Before I had any thoughts of my son playing baseball, we had heard that one of the local youth baseball leagues was pretty competitive.  I took this to mean that winning mattered a lot to the kids and that yelling and bursting forehead veins mattered even more to the dads.  I usually try to avoid this nonsense and was pleased when things seemed pretty calm and fun when my son joined the league over the summer.  That is, until people started looking at me sideways.

Over the last half-dozen games or so, I have realized I am becoming one of those dads.  But it wasn’t just one bizarre or inappropriate behavior, rather a Forrest Gump “never know whut you’re gonna get” kind of thing.  Here’s a sampler (there’s clearly some funky stuff going on with the font colors in this WordPress theme, so please bear with me):

The Elbows-and-Knees Dad – This dad, although generally laid back, provides two pieces of guidance to his son when he comes to the plate – 1) “Keep your elbows up,” and, 2) Immediately before the pitch is thrown, “bend your knees.”  The result is a batting stance that looks like a woefully undersized Atlas trying to hold up the sky with a stick, along with the facial expression of extreme discomfort that one would expect from holding such a posture.  And when the pitch comes, the boy chops down at the ball and finishes in a camel spin, foot high in the air, for which the Canadian parent sitting in the opposing bleachers gives full marks.  A close cousin of the Elbows-and-Knees dad is the Tuck-In-Your-Shirt dad.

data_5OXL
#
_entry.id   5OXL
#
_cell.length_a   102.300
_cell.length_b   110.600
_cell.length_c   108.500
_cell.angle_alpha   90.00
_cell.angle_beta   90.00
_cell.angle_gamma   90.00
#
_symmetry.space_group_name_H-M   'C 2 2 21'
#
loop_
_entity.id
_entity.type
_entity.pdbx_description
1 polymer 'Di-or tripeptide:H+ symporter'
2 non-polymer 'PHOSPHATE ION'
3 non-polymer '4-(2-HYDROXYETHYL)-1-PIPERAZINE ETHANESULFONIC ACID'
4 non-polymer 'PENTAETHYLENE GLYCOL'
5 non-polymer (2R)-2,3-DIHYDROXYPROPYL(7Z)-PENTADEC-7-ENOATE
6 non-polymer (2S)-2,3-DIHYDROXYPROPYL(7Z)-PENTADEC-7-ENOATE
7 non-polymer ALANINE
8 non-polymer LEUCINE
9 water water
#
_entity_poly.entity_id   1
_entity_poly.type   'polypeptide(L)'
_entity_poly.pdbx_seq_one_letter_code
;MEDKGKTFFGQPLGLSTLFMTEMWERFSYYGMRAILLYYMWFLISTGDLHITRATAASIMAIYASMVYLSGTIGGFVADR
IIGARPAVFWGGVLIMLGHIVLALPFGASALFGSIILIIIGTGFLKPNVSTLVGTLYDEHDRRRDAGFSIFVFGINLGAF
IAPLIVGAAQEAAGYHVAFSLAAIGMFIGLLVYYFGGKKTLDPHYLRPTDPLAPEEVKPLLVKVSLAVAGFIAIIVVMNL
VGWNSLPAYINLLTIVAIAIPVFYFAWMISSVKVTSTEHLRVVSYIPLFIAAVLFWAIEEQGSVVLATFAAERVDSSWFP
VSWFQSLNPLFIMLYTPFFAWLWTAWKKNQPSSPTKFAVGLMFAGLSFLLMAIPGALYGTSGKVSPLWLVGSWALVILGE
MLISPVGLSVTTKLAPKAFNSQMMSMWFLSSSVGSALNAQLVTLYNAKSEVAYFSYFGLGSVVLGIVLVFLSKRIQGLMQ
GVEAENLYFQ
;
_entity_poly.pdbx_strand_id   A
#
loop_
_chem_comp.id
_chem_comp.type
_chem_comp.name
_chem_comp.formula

The Primate – This dad stands up against the fence near home plate so that when his son does something, like walk back to the dugout at the end of the inning, he can jump up and down in plain view of the child and all his teammates and yell something incomprehensible as if channelling his inner baboon who’s just caught a glimpse of a nearby female’s bright red fanny.

The Congressman – Knowing next to nothing about a topic doesn’t stop this dad from speaking at great frequency, length, and volume about it.  A parent at a recent game might have seen this dad yelling “Throw the ball!  Get it out of your glove!  Get rid of it quickly!” even though his son wasn’t even on the field at the time.

The Consoler – When a child falls down for any reason, such as from a lack of balance while tying his shoes, these dads run onto the field and surround the boy, asking him repeatedly, “are you ok? Are you sure you’re ok?” until the boy believes he really is injured and crumbles to the ground in a heap of trembling and sobbing.

The Thespian – This dad appears on the scene in a rush and just before game time.  But his real identifying characteristic is his use of language.  For example, instead of encouraging his son to run hard through first base, he will shout “All Attendant Haste!” with a tear in his eye and hand on his breast.

The Clapper – This dad claps not only the loudest but he must also be the last one to stop clapping.  On occasion, he will give one single loud clap for no apparent reason, perhaps just to ensure he got in the last clap. Having two Clappers at the same game can result in a competition similar to two Japanese men of honor bowing to each other.